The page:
Looking After Children in the UK—Convergence or Divergence?

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Oxford University Press
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© The Author 2017. Published by Oxford University Press on behalf of The British Association of Social Workers. All rights reserved.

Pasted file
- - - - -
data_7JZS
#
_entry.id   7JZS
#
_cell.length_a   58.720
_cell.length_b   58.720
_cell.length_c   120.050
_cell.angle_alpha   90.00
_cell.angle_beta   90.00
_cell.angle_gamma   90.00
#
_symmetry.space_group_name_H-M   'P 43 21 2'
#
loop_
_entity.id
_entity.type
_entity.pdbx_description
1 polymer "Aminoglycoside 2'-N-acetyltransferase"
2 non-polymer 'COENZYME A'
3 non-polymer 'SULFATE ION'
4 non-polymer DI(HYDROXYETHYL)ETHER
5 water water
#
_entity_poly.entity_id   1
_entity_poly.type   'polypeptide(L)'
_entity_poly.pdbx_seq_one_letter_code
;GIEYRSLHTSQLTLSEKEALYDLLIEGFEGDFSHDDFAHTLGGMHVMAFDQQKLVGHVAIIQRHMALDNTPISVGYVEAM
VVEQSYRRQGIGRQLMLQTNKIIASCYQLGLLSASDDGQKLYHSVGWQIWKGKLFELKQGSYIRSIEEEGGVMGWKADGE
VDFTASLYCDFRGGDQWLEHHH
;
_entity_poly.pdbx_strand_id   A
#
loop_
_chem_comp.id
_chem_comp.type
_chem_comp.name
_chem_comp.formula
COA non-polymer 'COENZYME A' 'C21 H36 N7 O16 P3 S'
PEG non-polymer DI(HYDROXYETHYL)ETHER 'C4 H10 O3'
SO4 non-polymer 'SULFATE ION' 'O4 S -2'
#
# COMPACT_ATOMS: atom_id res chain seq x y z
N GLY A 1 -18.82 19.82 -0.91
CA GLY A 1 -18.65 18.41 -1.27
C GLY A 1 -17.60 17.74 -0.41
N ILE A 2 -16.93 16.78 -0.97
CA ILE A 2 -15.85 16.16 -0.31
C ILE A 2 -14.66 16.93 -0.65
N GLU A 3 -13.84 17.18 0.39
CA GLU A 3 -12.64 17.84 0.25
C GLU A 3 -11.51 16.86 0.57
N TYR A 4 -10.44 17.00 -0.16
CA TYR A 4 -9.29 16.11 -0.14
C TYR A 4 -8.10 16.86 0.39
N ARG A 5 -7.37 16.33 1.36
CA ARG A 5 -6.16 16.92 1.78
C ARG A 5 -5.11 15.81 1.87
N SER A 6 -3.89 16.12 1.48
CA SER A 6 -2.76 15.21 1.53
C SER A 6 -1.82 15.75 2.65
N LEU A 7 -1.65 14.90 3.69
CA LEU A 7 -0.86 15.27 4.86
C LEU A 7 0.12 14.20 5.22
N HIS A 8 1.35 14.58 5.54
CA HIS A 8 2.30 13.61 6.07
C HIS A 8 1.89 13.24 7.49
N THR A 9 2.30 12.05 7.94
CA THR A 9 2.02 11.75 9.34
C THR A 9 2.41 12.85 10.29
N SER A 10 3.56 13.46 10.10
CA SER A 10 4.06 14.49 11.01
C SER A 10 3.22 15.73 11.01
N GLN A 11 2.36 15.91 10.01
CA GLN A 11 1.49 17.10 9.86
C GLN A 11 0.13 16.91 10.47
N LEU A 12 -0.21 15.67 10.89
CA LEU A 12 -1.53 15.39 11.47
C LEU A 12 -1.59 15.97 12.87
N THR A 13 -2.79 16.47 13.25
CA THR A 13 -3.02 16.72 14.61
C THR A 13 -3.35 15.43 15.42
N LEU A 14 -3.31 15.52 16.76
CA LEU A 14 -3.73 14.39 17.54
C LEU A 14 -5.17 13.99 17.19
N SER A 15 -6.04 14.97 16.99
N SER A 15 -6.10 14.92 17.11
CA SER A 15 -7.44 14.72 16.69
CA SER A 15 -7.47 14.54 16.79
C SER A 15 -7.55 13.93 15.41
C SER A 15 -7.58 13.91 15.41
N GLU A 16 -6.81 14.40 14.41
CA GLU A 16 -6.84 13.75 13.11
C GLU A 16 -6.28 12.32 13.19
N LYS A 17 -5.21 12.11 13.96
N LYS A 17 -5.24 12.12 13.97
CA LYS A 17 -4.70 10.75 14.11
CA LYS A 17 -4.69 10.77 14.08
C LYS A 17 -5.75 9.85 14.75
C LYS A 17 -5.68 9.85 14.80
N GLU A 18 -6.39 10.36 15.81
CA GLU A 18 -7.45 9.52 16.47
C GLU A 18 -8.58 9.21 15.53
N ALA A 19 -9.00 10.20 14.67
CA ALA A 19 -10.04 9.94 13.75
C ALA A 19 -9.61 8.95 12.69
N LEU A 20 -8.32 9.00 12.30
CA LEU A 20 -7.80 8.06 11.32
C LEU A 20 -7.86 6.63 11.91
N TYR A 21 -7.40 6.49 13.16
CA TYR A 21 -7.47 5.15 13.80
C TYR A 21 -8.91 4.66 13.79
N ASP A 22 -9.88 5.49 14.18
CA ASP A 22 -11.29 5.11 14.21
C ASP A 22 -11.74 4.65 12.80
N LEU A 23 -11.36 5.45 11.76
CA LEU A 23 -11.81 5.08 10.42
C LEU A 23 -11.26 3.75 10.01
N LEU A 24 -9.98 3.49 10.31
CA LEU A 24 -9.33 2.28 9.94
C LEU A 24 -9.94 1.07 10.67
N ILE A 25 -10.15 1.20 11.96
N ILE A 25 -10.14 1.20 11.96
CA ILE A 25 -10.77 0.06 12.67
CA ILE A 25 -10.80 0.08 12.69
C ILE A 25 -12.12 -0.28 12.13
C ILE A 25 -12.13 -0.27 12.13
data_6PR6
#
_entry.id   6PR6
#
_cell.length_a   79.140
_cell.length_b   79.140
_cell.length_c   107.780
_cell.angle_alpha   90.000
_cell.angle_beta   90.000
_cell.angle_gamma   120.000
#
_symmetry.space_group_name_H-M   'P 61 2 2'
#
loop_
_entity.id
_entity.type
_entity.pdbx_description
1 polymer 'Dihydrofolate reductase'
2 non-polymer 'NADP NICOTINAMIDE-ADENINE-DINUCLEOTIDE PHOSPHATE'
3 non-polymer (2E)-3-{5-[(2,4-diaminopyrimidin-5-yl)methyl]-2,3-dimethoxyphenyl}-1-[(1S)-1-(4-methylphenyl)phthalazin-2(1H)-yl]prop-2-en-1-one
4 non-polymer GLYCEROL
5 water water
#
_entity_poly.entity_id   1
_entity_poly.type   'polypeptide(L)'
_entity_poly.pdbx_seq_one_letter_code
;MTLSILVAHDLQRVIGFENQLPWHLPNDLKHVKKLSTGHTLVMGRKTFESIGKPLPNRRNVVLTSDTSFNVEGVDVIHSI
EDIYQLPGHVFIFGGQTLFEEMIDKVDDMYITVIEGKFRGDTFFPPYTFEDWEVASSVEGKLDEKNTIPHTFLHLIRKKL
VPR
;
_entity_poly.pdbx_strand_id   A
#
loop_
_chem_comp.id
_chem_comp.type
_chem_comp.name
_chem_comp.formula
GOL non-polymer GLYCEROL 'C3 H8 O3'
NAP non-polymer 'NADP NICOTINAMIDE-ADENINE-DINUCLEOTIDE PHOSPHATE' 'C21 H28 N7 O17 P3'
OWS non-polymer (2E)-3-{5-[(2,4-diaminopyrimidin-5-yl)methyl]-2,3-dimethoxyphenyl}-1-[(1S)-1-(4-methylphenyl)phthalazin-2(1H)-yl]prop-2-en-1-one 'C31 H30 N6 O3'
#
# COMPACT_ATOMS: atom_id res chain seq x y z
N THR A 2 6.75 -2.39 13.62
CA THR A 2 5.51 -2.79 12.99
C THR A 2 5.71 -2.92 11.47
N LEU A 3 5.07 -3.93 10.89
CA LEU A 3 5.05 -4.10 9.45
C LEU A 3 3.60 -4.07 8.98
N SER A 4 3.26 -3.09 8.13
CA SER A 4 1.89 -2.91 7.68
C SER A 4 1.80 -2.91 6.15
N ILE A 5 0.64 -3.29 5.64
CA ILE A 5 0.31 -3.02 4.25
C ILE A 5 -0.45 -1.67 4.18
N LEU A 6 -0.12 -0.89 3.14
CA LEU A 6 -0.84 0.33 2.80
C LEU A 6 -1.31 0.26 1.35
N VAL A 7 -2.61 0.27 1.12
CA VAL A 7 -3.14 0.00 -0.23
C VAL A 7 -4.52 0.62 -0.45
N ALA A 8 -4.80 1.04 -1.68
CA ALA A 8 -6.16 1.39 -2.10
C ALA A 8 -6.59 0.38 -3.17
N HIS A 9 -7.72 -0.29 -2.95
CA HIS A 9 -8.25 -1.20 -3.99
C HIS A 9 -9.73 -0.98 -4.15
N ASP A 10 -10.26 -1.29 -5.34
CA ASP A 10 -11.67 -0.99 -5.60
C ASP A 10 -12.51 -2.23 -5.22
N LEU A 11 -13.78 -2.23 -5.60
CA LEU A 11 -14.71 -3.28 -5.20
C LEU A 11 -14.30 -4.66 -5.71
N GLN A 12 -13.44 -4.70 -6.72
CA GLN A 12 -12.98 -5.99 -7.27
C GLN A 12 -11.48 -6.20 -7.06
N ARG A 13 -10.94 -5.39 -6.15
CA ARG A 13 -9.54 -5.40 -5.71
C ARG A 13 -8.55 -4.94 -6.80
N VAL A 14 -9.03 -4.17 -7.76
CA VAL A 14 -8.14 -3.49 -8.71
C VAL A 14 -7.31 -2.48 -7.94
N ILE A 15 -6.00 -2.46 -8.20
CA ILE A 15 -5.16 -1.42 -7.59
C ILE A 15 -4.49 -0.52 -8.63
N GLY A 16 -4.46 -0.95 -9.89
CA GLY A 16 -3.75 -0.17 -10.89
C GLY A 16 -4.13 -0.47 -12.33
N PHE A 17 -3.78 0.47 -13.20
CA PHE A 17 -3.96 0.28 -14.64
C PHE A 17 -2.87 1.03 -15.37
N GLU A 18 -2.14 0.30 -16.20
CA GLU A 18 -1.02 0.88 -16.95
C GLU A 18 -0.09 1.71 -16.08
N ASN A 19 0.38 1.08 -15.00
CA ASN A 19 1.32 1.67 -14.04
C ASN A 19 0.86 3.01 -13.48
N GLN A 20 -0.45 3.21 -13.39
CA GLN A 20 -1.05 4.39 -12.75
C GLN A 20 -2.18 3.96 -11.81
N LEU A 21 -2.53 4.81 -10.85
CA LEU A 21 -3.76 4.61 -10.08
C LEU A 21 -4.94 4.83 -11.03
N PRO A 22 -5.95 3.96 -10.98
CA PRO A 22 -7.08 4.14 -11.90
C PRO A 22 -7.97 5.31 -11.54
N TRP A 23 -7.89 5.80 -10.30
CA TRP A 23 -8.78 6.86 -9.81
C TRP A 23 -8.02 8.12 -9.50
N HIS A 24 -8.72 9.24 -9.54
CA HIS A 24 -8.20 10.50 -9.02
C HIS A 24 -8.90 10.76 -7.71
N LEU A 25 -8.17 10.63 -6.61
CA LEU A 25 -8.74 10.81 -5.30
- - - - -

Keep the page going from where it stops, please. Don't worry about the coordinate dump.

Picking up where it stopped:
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0045-3102
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Abstract